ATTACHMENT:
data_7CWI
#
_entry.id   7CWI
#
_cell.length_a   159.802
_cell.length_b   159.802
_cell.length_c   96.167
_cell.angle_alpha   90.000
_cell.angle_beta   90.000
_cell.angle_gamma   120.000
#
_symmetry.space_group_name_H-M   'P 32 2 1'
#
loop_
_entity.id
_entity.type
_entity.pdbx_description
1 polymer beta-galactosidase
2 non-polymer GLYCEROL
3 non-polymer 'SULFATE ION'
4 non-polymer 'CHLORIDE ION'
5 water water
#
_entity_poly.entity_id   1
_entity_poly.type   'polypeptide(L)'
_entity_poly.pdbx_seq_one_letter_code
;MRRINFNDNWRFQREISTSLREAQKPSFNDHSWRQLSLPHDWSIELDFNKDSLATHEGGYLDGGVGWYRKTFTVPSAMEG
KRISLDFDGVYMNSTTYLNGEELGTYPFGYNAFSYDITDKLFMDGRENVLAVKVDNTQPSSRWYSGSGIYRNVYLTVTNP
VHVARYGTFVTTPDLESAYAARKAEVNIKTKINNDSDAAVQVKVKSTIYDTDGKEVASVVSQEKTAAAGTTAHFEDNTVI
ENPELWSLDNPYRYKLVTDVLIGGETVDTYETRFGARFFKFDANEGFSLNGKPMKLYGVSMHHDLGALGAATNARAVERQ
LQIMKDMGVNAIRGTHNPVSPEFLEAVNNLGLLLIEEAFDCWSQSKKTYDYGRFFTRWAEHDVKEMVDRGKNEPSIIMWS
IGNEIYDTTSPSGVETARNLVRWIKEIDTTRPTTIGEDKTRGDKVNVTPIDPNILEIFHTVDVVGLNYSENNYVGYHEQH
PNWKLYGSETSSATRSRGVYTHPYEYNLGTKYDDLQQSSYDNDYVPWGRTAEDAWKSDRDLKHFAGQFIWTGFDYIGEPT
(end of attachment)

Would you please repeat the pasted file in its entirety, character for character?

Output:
data_7CWI
#
_entry.id   7CWI
#
_cell.length_a   159.802
_cell.length_b   159.802
_cell.length_c   96.167
_cell.angle_alpha   90.000
_cell.angle_beta   90.000
_cell.angle_gamma   120.000
#
_symmetry.space_group_name_H-M   'P 32 2 1'
#
loop_
_entity.id
_entity.type
_entity.pdbx_description
1 polymer beta-galactosidase
2 non-polymer GLYCEROL
3 non-polymer 'SULFATE ION'
4 non-polymer 'CHLORIDE ION'
5 water water
#
_entity_poly.entity_id   1
_entity_poly.type   'polypeptide(L)'
_entity_poly.pdbx_seq_one_letter_code
;MRRINFNDNWRFQREISTSLREAQKPSFNDHSWRQLSLPHDWSIELDFNKDSLATHEGGYLDGGVGWYRKTFTVPSAMEG
KRISLDFDGVYMNSTTYLNGEELGTYPFGYNAFSYDITDKLFMDGRENVLAVKVDNTQPSSRWYSGSGIYRNVYLTVTNP
VHVARYGTFVTTPDLESAYAARKAEVNIKTKINNDSDAAVQVKVKSTIYDTDGKEVASVVSQEKTAAAGTTAHFEDNTVI
ENPELWSLDNPYRYKLVTDVLIGGETVDTYETRFGARFFKFDANEGFSLNGKPMKLYGVSMHHDLGALGAATNARAVERQ
LQIMKDMGVNAIRGTHNPVSPEFLEAVNNLGLLLIEEAFDCWSQSKKTYDYGRFFTRWAEHDVKEMVDRGKNEPSIIMWS
IGNEIYDTTSPSGVETARNLVRWIKEIDTTRPTTIGEDKTRGDKVNVTPIDPNILEIFHTVDVVGLNYSENNYVGYHEQH
PNWKLYGSETSSATRSRGVYTHPYEYNLGTKYDDLQQSSYDNDYVPWGRTAEDAWKSDRDLKHFAGQFIWTGFDYIGEPT